Through Netflix & Amazon streaming, I have recently "discovered" a bunch of really good British sitcoms that I never knew existed.

Although I think some of these comedies are as good or better than anything on U.S. television, my only complaint is that there aren't enough of them. I get hooked on them and then watch all the episodes available in a day or two, while it would take weeks to watch all the episodes of a typical successful American sitcom.

For example:

  • the British version of The Office only had 14 total episodes. The U.S. version of The Office currently has almost 200.
  • The show Coupling lasted for only 4 seasons and 28 episodes, while Friends ran for 10 seasons and over 200 episodes. (I know this isn't the same show, but thought they were comparable)
  • The IT Crowd, which I also found hilarious, sadly ran for only 24 episodes.

Now one of the benefits of these shows producing fewer episodes is that the writers don't seem to run out of ideas and there are no "Jump the Shark" plotlines. But surely there are more good stories to be told about these characters, aren't there?

Can someone from across the pond explain why these really good and (I'm assuming) very successful shows have so few episodes & seasons?

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    I just had this exact same conversation with a co-worker from New Zealand (about The Office and The IT Crowd actually) about he said they justify it by saying it's more about the art than the money/profit. I told him that's an excuse for a lack of budget and fear of "jumping the shark." Purely anecdotal and speculative though :) We also agreed that the US version of The Office was really only good for about the first 14 episodes anyway...
    – tpg2114
    Commented Dec 27, 2012 at 18:50
  • 1
    yeah nothing like watching 6 episodes and then waiting 10 to 14 months to see a new episode, but you have the right idea wait until the whole TV show is finished and then watch it all together. I refuse to watch these type of shows season by season, like anyone is going to remember what happen over a year from now, when game of thrones is over I will watch it, but waiting all that time is ridiculous.
    – user9091
    Commented Apr 15, 2014 at 13:25
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    America is the land of the biggie-sized fries and 48oz slurpees. We prefer quantity over quality. :)
    – DA.
    Commented Feb 18, 2015 at 5:13
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    BTW, other great British series that are extremely short (3-6 shows per season) but worth a watch: Black Mirror, Utopia, Sherlock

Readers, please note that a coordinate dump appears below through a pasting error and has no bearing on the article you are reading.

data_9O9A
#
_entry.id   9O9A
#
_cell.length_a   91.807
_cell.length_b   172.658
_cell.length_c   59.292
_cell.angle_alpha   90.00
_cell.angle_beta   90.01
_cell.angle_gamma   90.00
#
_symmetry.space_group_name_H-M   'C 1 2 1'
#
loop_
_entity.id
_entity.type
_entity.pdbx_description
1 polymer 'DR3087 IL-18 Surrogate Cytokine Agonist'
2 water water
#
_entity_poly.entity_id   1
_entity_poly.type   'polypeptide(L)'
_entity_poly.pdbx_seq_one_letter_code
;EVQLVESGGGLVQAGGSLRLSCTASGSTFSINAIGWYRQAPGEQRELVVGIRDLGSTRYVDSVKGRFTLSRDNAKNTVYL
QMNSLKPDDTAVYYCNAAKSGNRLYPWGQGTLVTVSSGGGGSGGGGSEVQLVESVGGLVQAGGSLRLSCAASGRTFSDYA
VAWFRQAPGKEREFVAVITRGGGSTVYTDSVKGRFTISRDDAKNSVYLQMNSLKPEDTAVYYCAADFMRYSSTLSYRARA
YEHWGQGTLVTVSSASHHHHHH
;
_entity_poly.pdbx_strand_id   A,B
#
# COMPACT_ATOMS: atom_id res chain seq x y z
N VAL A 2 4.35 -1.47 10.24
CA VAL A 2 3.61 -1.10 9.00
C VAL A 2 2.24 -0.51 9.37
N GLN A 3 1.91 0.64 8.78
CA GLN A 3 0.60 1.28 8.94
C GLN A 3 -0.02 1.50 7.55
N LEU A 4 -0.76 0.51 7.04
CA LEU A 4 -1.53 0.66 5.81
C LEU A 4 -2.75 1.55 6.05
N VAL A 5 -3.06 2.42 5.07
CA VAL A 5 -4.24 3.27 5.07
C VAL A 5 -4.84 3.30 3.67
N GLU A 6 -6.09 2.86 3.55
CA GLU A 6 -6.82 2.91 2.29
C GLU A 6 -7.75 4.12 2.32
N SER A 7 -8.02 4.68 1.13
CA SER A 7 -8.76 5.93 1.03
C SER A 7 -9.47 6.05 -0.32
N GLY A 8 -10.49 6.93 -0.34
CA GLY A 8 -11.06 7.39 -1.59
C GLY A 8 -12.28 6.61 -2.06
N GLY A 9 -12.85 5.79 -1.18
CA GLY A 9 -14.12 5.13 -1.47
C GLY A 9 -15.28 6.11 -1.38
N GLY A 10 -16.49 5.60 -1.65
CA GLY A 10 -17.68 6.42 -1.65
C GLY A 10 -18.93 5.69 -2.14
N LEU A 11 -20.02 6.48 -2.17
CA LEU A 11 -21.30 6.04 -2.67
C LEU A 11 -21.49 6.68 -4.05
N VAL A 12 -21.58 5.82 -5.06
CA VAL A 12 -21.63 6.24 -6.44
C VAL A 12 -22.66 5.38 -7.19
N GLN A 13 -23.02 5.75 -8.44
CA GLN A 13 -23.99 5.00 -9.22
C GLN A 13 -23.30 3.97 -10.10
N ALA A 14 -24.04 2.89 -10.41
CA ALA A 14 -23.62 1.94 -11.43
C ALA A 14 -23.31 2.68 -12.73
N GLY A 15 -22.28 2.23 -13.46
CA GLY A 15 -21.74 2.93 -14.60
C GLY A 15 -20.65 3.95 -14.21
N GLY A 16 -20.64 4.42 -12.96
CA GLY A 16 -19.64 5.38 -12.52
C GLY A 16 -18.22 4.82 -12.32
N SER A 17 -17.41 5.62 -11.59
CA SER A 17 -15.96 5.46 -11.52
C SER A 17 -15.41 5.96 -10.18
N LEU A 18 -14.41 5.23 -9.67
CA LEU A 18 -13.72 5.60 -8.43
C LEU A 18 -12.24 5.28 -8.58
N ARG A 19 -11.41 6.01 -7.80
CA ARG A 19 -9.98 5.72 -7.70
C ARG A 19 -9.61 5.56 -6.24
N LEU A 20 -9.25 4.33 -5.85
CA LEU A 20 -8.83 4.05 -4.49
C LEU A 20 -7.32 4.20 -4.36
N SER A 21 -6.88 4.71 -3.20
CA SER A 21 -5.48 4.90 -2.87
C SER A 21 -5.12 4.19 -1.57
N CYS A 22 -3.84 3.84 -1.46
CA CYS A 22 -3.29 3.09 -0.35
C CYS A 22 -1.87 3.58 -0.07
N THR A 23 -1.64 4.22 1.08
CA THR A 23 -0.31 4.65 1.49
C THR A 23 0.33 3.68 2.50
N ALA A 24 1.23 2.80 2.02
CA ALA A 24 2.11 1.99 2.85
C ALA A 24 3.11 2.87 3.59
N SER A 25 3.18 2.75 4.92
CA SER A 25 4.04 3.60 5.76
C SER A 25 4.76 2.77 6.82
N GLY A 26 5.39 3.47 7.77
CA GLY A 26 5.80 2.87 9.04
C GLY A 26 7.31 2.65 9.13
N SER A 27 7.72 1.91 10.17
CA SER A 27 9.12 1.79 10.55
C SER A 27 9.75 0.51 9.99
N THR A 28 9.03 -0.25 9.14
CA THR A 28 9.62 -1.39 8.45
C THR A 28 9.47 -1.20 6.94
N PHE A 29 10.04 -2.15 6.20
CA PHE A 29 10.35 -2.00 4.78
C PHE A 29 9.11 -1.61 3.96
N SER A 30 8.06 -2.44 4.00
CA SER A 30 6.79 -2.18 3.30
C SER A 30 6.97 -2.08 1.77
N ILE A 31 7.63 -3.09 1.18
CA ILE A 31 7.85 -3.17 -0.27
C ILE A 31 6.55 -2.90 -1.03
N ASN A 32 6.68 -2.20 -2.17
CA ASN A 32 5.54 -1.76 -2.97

– DA.
    Commented Feb 18, 2015 at 5:14
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    A bit OT, but could also add that for some shows there may be a few/several years between each "seasons" (or rather series). Also the title of the show may be changed (although the characters are the same and clearly an extension of the previous "season")... One example is the original British series "House of Cards" (1990) - with the other "seasons" being "To Play the King" (1993) and "The Final Cut" (1995) - great show! A sit-com example, is the four "Blackadder"-series with Rowan Atkinson... from 1983, 1986, 1987 and 1989 (pluss a few specials) - all with about six episodes. Commented Sep 1, 2015 at 14:42

6 Answers 6


From BBC America - Five Bizarre Things About British Television:

  • The Six Episode Season

    Most British drama or comedy shows have a very short season. The classic amount for comedies is just six episodes per series – The Office being a prime example – and there’s one very good reason for this.

    American comedy is a producer’s medium, in which an idea is worked up, characters developed and early scripts written, and then the show is handed over to a larger group of writers to flesh out into actual scripts.

    British comedy is a writer’s medium. The scripts are almost always written and developed by one or two people, then taken to production. Graham Linehan, the writer of Father Ted and The IT Crowd, even directs his own scripts, which is a LOT of work.

From TIME Magazine - What the U.S. Can Learn from British TV:

There are underlying economic reasons for the two different models.

The goal of almost any American commercial series is to air at least 100 episodes, because that’s when it can be sold into syndication and aired as reruns on other stations or networks. That’s where the real money is.

But the BBC is publicly financed, so not every show has to earn its investment back with a multiseason run.